Most of the state, especially in the north and east, is experiencing “moderate drought” which can have negative impacts on agriculture and increase fire danger. In far northern Maine, the drought is being classified as severe.
“Rivers are running really, really low. The Penobscot, Aroostook, St. John, are running at near record low levels,” said Todd Foisy, a science and operations officer with the National Weather Service in Caribou.
He said that for reasons that aren’t entirely clear, the major weather patterns this year have followed an overland trajectory, rather than tapping into the moisture over the Gulf of Maine.
Don Flannery, a member of the Maine Potato Board, said that the dryness is causing worry across Aroostook County, and it could impact the 2020 crop at a time when the industry is still trying to recover from the upheavals caused by COVID-19.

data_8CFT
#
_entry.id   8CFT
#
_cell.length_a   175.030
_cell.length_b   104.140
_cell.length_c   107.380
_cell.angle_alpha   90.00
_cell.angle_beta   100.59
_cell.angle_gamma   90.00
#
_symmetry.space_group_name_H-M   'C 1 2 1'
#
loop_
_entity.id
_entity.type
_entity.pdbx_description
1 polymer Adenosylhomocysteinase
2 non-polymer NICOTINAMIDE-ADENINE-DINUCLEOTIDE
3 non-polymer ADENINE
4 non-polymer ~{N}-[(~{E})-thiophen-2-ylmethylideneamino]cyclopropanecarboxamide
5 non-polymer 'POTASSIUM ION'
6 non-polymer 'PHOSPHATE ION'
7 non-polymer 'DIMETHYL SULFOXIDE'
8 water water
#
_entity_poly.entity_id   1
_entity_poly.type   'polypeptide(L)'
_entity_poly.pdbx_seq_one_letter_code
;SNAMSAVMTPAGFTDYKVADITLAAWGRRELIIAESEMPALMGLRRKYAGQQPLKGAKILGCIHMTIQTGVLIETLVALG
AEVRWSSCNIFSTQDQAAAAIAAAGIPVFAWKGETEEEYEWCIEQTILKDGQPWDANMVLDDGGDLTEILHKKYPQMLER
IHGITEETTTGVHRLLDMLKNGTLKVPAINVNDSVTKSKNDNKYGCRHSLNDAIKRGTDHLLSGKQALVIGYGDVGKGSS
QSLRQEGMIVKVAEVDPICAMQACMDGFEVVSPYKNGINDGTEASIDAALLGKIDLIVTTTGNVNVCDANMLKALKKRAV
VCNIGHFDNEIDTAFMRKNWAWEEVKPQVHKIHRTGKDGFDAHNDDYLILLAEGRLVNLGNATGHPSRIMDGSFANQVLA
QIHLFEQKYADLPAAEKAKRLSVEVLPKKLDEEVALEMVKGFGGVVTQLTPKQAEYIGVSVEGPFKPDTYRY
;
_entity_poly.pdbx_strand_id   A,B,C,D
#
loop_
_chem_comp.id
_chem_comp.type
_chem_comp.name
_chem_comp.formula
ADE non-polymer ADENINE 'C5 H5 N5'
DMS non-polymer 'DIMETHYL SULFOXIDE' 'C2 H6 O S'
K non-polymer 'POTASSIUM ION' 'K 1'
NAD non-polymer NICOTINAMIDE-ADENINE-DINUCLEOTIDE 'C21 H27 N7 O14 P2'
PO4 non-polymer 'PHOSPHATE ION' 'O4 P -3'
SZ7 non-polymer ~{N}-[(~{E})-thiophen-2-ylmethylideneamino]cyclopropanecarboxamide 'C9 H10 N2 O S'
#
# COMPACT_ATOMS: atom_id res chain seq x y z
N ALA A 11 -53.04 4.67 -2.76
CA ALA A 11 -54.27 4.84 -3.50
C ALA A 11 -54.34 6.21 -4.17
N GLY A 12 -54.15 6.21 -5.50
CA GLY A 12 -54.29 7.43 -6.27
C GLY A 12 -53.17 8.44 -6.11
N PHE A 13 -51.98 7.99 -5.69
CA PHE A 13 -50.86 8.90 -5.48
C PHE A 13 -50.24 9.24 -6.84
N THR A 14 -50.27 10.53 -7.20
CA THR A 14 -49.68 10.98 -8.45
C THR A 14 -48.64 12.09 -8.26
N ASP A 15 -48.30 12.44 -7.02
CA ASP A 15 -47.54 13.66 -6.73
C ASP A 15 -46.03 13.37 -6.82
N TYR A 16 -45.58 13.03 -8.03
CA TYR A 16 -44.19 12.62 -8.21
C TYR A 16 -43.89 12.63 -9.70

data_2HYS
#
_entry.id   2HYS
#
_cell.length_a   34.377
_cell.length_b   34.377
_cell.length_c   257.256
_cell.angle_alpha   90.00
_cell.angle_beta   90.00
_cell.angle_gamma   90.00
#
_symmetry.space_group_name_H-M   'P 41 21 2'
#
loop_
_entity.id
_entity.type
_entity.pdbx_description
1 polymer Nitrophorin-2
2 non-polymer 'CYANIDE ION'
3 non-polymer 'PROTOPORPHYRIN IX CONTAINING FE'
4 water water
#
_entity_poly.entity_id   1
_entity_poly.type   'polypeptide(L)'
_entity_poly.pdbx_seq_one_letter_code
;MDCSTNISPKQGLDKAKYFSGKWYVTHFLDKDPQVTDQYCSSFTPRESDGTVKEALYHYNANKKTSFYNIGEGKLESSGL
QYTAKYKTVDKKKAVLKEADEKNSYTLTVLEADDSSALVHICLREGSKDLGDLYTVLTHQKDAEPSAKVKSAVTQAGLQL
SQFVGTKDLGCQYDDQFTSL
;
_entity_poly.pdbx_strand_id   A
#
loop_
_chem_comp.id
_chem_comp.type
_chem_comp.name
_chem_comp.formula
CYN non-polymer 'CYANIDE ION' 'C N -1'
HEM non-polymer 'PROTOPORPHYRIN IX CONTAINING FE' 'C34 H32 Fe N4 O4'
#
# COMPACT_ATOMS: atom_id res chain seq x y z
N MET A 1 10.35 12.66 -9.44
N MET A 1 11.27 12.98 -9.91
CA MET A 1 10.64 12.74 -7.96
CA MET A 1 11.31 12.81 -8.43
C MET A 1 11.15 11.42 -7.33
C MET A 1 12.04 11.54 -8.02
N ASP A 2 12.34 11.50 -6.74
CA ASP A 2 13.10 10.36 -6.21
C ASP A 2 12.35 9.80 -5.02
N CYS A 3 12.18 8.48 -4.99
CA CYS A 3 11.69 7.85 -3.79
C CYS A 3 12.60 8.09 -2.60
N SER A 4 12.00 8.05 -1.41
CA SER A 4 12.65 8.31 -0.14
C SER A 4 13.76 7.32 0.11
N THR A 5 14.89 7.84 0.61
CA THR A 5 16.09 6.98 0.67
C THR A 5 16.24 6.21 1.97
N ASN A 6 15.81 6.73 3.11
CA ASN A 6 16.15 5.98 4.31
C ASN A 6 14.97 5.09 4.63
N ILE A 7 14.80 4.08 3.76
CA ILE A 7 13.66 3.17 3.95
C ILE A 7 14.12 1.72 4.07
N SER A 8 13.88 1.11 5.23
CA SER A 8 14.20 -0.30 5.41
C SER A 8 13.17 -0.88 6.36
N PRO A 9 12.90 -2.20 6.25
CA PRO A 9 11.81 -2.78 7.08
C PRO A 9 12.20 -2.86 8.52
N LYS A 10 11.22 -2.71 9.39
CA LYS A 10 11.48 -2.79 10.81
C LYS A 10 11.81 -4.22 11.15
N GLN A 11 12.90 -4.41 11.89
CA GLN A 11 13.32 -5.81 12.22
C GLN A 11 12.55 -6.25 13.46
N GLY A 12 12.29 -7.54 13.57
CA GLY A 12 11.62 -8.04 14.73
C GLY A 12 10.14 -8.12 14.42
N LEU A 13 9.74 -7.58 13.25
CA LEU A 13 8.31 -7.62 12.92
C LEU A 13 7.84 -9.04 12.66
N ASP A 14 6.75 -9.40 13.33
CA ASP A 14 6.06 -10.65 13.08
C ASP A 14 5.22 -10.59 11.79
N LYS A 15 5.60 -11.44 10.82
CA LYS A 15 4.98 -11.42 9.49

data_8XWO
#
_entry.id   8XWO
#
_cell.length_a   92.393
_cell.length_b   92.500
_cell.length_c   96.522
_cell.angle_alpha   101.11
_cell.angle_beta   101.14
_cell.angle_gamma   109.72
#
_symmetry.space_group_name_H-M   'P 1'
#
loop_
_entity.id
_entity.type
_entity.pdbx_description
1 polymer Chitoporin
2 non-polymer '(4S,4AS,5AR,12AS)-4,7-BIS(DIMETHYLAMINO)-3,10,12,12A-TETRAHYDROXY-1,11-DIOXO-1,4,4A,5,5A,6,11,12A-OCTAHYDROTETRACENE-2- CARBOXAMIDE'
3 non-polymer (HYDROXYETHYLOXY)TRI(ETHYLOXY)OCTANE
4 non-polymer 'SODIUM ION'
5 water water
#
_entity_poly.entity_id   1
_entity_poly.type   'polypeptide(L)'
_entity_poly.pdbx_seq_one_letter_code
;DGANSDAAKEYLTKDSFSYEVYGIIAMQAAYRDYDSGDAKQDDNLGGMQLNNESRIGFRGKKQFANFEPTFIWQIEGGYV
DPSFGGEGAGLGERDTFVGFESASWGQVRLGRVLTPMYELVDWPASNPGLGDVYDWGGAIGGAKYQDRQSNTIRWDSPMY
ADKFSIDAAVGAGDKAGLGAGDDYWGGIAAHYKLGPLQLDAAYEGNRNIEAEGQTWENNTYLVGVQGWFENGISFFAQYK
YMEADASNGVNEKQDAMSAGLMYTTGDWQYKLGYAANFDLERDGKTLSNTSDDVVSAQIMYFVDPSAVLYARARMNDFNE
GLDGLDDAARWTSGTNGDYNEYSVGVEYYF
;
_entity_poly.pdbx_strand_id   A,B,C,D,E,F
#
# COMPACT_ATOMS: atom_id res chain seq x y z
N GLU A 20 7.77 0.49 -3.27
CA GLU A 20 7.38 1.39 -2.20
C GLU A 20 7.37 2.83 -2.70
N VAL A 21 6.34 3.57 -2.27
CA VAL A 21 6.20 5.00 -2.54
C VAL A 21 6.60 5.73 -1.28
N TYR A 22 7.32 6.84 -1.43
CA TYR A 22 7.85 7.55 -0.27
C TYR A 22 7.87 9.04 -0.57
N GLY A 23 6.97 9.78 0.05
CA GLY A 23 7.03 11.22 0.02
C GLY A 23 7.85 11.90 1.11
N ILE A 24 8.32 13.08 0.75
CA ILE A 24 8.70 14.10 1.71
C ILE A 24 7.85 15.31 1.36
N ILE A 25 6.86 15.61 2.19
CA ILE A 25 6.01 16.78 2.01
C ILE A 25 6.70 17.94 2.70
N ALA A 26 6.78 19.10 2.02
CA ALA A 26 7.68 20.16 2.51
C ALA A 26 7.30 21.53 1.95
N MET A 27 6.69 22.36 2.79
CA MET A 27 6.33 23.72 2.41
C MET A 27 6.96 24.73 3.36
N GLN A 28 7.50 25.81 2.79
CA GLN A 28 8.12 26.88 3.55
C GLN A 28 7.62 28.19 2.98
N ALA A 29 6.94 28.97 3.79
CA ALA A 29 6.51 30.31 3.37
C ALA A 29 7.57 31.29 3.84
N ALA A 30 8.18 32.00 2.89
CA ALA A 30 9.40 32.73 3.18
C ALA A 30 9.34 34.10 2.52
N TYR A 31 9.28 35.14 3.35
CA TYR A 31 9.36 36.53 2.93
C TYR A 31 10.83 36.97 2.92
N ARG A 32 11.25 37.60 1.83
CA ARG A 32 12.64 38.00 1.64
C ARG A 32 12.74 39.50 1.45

It’s a similar story with the Maine wild blueberry industry. Eric Venturini, a member of the Maine Wild Blueberry Commission, said a drought is especially unwelcome as parts of Washington County already face lower yields, due to three frosts in June, which zapped blossoms.
Foisy said he is hopeful that a little rain might be forming for the coming week, but that a lot more will be needed to make an impact.
This article appears through a media partnership with Maine Public.